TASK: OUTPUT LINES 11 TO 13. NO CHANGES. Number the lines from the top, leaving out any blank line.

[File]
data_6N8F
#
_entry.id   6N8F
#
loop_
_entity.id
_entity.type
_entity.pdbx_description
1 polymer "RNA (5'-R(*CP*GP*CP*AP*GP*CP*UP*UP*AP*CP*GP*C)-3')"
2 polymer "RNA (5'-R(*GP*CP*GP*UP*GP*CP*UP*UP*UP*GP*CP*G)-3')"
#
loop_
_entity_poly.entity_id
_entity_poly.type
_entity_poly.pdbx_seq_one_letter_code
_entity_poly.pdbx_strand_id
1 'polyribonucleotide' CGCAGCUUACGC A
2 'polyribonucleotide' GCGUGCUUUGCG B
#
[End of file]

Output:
#
loop_
_entity_poly.entity_id